The six new members of the Don Brankley Hall of Fame

A great hockey player is a great hockey player — in a heatwave, in a snowstorm, in a pandemic.

Great is great.

On Wednesday afternoon, the London Knights announced that they will be honouring five players and a former coach and general manager as the 2021 class of the Don Brankley Hall of Fame.

The Hall draws one builder, a player from each decade between 1960 and 2000, and then a player who represents 2000 to today.

This year, Bill Long will be elected as a builder and Darryl Edestrand (1960s), Pat Riggin (1970s), Dave Simpson (1980s), Tom Kostopoulos (1990s) and Danny Syvret (2000s) will enter as players.

Darryl Edestrand

Edestrand played three seasons with the London Nationals between 1962-63 and 1965-66. In the first two of those years, the Strathroy native also played short stints with the Toronto Marlboros. Edestrand ended his junior career with the Nationals and jumped to the American Hockey League’s Rochester Americans where he won a Calder Cup championship that same year.

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Two years later, Edestrand was selected by the St. Louis Blues in the NHL expansion draft and went on to play 10 seasons in the National Hockey League with the Blues, the Flyers, the Penguins, Boston and the Los Angeles Kings. Edestrand held a claim to fame of finding himself in a fight with Bobby Orr one year and then being acquired by Orr’s Bruins the next season. He and his wife retired to London when his playing career ended. Edestrand passed away in 2017 at the age of 71.

Pat Riggin

Any debate about the best goalie ever to play for the London Knights begins with Pat Riggin. Riggin’s win total as a 17-year-old puck stopper is still unmatched, not just by Knights goalies, but by any major junior goalie in Ontario. The Londoner won 37 games in his second season in leading the Knights to the OHL Championship series in 1976-77. After their Game 8 victory over the Fincups in the semi-finals, the Knights ran out of gas against the Ottawa 67’s in the final but Riggin was selected to go with Ottawa to the Memorial Cup that year where he wound up in the net in four of Ottawa’s Memorial Cup games.

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Riggin’s National Hockey League career lasted nine seasons and 350 games where he posted an impressive 153-120-52 record with the Flames, Capitals, Bruins and Penguins.

Dave Simpson

Simpson put up one of the most impressive individual seasons in Ontario Hockey League history in 1981-82. The London native scored 67 goals and added 88 assists for 155 points on his way to being named the Canadian Hockey League Player of the Year and Scholastic Player of the Year. Simpson amassed 319 points overall in his OHL career and ranks 10th in all-time franchise scoring for the Knights.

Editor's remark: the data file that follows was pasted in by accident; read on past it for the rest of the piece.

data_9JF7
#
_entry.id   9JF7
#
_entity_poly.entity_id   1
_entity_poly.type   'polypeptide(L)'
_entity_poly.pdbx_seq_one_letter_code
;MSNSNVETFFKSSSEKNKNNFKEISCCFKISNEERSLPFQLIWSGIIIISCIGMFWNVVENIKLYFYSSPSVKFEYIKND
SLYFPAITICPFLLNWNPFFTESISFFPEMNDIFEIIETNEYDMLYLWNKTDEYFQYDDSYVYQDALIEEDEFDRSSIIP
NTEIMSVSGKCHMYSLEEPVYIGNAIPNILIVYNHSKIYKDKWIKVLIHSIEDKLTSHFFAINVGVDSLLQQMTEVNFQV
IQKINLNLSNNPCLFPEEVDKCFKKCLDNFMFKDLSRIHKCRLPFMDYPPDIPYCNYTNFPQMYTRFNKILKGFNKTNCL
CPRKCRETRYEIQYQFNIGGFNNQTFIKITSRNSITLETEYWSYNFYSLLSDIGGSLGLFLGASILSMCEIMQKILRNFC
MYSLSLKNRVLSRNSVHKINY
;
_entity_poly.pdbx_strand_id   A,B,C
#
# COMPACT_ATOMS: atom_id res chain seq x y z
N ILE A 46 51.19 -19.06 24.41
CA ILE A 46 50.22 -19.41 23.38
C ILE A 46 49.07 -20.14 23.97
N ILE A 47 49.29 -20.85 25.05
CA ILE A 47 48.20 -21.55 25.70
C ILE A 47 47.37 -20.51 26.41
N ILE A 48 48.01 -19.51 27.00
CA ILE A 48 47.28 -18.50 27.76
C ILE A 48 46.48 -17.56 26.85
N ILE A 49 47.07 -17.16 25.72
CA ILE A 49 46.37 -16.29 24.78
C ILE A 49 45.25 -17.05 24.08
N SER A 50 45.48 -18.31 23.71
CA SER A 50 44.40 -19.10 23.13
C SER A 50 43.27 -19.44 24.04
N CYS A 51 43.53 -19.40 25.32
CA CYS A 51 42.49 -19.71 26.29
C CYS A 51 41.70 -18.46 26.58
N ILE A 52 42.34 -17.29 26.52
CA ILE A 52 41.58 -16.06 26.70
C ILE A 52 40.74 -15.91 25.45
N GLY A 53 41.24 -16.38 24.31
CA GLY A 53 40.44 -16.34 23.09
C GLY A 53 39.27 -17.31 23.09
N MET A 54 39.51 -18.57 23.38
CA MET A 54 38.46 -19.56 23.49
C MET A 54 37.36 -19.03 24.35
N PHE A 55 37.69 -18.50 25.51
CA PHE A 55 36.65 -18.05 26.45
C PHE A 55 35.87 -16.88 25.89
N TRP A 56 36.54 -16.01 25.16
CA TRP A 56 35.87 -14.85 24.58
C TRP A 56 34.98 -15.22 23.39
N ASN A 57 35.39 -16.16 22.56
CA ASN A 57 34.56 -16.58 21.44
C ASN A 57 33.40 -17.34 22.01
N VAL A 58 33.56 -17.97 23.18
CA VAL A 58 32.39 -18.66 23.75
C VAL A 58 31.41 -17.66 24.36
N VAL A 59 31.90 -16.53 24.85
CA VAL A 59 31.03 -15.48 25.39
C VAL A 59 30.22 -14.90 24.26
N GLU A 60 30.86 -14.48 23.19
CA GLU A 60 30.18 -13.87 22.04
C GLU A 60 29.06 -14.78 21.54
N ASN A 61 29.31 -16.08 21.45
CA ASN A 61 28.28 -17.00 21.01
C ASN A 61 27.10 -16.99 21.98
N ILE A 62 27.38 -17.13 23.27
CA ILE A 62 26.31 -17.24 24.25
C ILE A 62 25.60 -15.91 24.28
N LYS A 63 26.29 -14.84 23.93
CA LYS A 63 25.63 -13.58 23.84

A draft pick of the New York Islanders, Simpson ran into a logjam with the four-time Stanley Cup champions who had no room for rookies despite Simpson’s impressive offensive statistics in the minors. Simpson elected to end his playing career after the 1985-86 season.

Tom Kostopoulos

Former London Knights General Manager Paul McIntosh once watched Tom Kostopoulos playing in a game in his OHL draft year. Kostopoulos was being pinned along the boards when the puck was rimmed around those boards about chin high. Kostopoulos stuck his face in the way, took the puck off his visor, deflected it down onto the ice and kicked it in front for a scoring chance. At that moment, McIntosh knew he had to have him as a player.

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Kostopoulos joined the Knights in 1996-97 after being selected by London in the second round. He helped the Knights climb during his career to within a win of the Memorial Cup in 1999. Kostopoulos played 11 seasons in the National Hockey League, beginning and ending with the Pittsburgh Penguins organization. In between, Kostopoulos spent time in New Jersey, Calgary, Carolina, Montreal and L.A. His last five years of professional hockey were spent as captain of the Wilkes-Barre Scranton Penguins of the American Hockey League.

Danny Syvret

When you captain a franchise to its first Memorial Cup championship, you earn a very special place in that team’s history. Danny Syvret joined the Knights as a 17-year-old in 2002-03 and helped them rise to the top of the Major Junior hockey world. Along with his role on the Team of the Century season in 2004-05, the Waterdown native was also a part of Team Canada’s gold medal victory in North Dakota at the World Junior Hockey championship. Syvret also won the Spengler Cup with Team Canada in 2007-08.

Syvret scored his first NHL goal with the Philadelphia Flyers in an outdoor game in 2009-10 and played in the Oilers, Ducks and New York Rangers organizations during a 12-year professional career. He took home accolades like the CHL Defenceman of the Year in 2005 and was named to first All-Star teams in both the OHL and the American Hockey League. Syvret currently lives in London.

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Jim Van Horne/980 CFPL. Jim Van Horne/980 CFPL

Bill Long

The Ontario Hockey League’s Distinguished Service award is named after Bill Long. Talk to anyone who played for him, coached against him or knew him outside of a hockey rink and they will speak of the class that Long exuded as a person. He treated people the right way. And he had success in his career as an assistant coach with the Niagara Falls Flyers and then a coach with the Ottawa 67’s and the London Knights.

Long coached the Knights from 1972 to 1980. He moved to the general manager position for the 1980-81 season. Long was behind the bench when the Knights won 51 games in 1976-77 and advanced to the OHL final. He would lead the team to the semi-finals in the two years after that. Long passed away in 2006 at the age of 88.


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